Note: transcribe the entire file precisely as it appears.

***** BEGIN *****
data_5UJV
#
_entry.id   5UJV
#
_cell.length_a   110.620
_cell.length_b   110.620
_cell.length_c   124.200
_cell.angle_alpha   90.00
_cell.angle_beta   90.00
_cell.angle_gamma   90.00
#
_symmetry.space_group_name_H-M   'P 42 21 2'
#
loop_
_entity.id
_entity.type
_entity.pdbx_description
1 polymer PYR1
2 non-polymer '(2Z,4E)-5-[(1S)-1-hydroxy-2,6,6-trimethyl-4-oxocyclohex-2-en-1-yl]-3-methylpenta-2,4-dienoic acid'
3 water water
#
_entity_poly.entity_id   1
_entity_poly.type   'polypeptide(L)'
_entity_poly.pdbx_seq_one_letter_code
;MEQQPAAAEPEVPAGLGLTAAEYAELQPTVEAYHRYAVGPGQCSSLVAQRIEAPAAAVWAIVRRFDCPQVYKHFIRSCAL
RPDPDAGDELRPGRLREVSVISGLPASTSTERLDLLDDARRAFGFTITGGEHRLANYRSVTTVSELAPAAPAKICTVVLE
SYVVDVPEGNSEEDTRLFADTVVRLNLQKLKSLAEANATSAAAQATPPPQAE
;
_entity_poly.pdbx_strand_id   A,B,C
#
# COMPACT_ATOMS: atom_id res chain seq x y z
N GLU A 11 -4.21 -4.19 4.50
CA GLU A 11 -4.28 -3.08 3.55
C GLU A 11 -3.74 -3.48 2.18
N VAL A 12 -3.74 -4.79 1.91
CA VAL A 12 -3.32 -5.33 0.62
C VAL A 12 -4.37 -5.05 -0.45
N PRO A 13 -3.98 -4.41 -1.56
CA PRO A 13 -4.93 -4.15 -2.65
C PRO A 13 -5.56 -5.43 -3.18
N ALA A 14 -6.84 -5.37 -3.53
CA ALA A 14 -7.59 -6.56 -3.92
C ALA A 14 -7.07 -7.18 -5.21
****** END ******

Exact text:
data_5UJV
#
_entry.id   5UJV
#
_cell.length_a   110.620
_cell.length_b   110.620
_cell.length_c   124.200
_cell.angle_alpha   90.00
_cell.angle_beta   90.00
_cell.angle_gamma   90.00
#
_symmetry.space_group_name_H-M   'P 42 21 2'
#
loop_
_entity.id
_entity.type
_entity.pdbx_description
1 polymer PYR1
2 non-polymer '(2Z,4E)-5-[(1S)-1-hydroxy-2,6,6-trimethyl-4-oxocyclohex-2-en-1-yl]-3-methylpenta-2,4-dienoic acid'
3 water water
#
_entity_poly.entity_id   1
_entity_poly.type   'polypeptide(L)'
_entity_poly.pdbx_seq_one_letter_code
;MEQQPAAAEPEVPAGLGLTAAEYAELQPTVEAYHRYAVGPGQCSSLVAQRIEAPAAAVWAIVRRFDCPQVYKHFIRSCAL
RPDPDAGDELRPGRLREVSVISGLPASTSTERLDLLDDARRAFGFTITGGEHRLANYRSVTTVSELAPAAPAKICTVVLE
SYVVDVPEGNSEEDTRLFADTVVRLNLQKLKSLAEANATSAAAQATPPPQAE
;
_entity_poly.pdbx_strand_id   A,B,C
#
# COMPACT_ATOMS: atom_id res chain seq x y z
N GLU A 11 -4.21 -4.19 4.50
CA GLU A 11 -4.28 -3.08 3.55
C GLU A 11 -3.74 -3.48 2.18
N VAL A 12 -3.74 -4.79 1.91
CA VAL A 12 -3.32 -5.33 0.62
C VAL A 12 -4.37 -5.05 -0.45
N PRO A 13 -3.98 -4.41 -1.56
CA PRO A 13 -4.93 -4.15 -2.65
C PRO A 13 -5.56 -5.43 -3.18
N ALA A 14 -6.84 -5.37 -3.53
CA ALA A 14 -7.59 -6.56 -3.92
C ALA A 14 -7.07 -7.18 -5.21